Category Archives: Students in the Field

Journey across China. Day 9 – Homestretch

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On the last day, we traveled across Ili Kazakh Autonomous Prefecture before making our way northward into Bortala Mongol Autonomous Prefecture. On both sides of the highway were spectacular views of velvety green hills with fir trees and fields of lavender. We passed a few roadside stores selling wild berry jams and honey in the […]

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Excavations at Cosa

View from Cosa

My name is Sophie Crawford-Brown and I am going into my second year at Penn as a PhD student in Art and Archaeology of the Mediterranean World. Thanks to the generous support of the Penn Museum, I was able to excavate at a fascinating site in Italy this summer. The dig team was staying in […]

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Understanding The Re-Signification of Musica Territory

During the last two weeks I have been talking to scholars who are interested in contemporary Muisca groups, and who have introduced me to some spiritual and political leaders of both officially recognized and non-recognized communities. But let’s start from the beginning: who are Muisca? Muisca was -or should we say is?- an indigenous “prehispanic […]

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Working for the Weekend- Touring Northern Greece

theater philippi

In addition to our work at the field school here in Northern Greece, on weekends we often travel to nearby archaeological sites.  This seems to achieve the goal of familiarizing ourselves with the area and facilitates drawing connections between and recognizing the ancient relationships of these sites.  Such connections were especially apparent as we toured […]

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Exploring Contemporary Indigenous Spritualities Through Material Culture

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I will be working in central Colombia (the Cundinamarca and Boyaca areas), from 22nd June to 22nd August, exploring how indigeneity is constructed and experienced in urban contexts. I will look at how spiritual practices are authenticated through their materialization in pre-hispanic archaeological artifacts and landscapes. This research will provide us important data to analyze […]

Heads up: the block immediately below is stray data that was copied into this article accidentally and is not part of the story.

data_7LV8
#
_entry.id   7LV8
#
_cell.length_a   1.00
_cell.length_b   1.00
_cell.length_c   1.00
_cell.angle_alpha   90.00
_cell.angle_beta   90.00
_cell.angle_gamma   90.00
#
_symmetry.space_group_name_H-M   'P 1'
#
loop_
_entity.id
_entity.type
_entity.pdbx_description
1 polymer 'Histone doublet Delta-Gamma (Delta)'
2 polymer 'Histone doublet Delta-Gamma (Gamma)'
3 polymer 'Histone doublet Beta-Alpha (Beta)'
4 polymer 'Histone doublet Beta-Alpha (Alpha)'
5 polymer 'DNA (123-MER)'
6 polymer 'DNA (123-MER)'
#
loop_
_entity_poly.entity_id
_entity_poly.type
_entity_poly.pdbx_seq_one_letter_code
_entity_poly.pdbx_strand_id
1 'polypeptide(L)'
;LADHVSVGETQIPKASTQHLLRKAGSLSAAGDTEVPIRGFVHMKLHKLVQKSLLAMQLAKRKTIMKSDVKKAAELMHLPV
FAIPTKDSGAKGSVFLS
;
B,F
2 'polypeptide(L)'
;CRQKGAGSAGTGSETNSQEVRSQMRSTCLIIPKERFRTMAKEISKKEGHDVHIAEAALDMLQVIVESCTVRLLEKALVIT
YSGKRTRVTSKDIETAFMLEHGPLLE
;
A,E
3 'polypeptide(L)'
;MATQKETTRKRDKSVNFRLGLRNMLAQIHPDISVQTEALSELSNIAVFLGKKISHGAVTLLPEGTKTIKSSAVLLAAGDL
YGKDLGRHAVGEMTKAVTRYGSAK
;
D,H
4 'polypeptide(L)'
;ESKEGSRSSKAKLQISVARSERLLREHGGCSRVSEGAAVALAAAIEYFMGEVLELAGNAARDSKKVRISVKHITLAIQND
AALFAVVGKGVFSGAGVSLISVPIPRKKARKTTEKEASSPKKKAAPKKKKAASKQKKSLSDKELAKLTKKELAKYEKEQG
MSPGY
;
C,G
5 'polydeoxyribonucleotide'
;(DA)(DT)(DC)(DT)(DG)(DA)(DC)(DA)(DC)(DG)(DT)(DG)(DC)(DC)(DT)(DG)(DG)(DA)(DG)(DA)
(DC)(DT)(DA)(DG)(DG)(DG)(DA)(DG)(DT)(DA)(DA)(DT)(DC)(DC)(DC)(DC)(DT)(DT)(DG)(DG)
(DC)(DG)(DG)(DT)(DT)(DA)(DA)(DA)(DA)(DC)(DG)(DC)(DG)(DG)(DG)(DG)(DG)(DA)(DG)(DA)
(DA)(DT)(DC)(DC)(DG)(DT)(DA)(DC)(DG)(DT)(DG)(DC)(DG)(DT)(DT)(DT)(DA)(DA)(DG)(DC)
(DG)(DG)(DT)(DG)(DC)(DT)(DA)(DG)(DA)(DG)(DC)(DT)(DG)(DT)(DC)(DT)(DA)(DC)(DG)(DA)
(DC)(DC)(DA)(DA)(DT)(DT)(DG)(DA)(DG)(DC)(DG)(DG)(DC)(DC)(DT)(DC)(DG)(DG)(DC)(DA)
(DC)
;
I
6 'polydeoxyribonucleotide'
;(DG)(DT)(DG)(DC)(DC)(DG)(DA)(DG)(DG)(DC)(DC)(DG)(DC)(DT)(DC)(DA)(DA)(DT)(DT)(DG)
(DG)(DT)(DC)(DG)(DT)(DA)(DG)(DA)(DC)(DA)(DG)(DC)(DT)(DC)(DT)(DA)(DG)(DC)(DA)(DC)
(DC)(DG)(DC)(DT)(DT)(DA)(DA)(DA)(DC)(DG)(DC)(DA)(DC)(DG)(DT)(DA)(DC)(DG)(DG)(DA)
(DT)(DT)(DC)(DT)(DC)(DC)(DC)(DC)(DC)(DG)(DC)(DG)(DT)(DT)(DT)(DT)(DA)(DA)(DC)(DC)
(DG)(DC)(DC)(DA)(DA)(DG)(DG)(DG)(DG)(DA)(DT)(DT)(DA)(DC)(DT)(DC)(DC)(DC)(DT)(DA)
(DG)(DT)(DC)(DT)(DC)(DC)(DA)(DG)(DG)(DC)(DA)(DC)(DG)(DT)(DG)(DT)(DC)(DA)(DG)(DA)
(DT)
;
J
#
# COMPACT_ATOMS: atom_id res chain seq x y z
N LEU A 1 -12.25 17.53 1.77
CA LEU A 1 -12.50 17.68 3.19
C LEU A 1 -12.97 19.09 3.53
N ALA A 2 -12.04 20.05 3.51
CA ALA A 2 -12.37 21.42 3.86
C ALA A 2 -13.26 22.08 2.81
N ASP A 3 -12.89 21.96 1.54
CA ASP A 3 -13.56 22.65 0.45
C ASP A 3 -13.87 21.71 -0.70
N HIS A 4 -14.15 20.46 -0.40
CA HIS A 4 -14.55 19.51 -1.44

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Journey across China. Days 7 and 8 – Into a hidden paradise

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I was excited to see the Taklamakhan Desert again after I traveled across it by bus two years ago on the western route that runs through the heart of the desert. There are two roads that cut north-south through the desert. This time, we took the eastern route that passes through the lower reaches of […]

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Survey- ‘I can see for miles, and miles, and miles, and miles…’

Trudging through the fallow fields, tracking down a possible tumulus.  (Photo by: Amanda Ball)

Who knew ‘The Who’s’ lyrics would become relevant to my involvement in this project? This week I was able to take a stab at an aspect of archaeology outside of the well-known process of digging and excavation. In the area surrounding our main site at Stryme there are cultivated fields of cotton and wheat. In […]

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Week 1- Synergasia in Stryme

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After one long flight and a three hour ride from the Thessaloniki airport, I finally made it to the small town of Pagouria, located near the closest city of Komotini, Greece in order to participate in an excavation of the supposed site of ancient Stryme, a port of trade for those crossing the Aegean. The […]

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Sic transit gloria mundi

Erbil citadel gate under construction

The title of this post is a phrase in Latin that means “Thus does the glory of the world pass by”—so fleeting are our worldly creations. It was the first response of a colleague of mine when we saw the construction site pictured below, because this is not just any construction site. What you’re looking […]

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Journey across China. Day 6 – The mesmerizing sands

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Leaving Ge’ermu at dawn, we resumed our journey westward, accompanied on the road only by towering trucks maneuvering themselves slowly toward mining operations on the Chaidamu (Qaidam) salt flats; there were barely any passenger vehicles.  At some point, we crossed one of the major salt lakes, Chaerhan salt lake, on a 32 km land bridge […]

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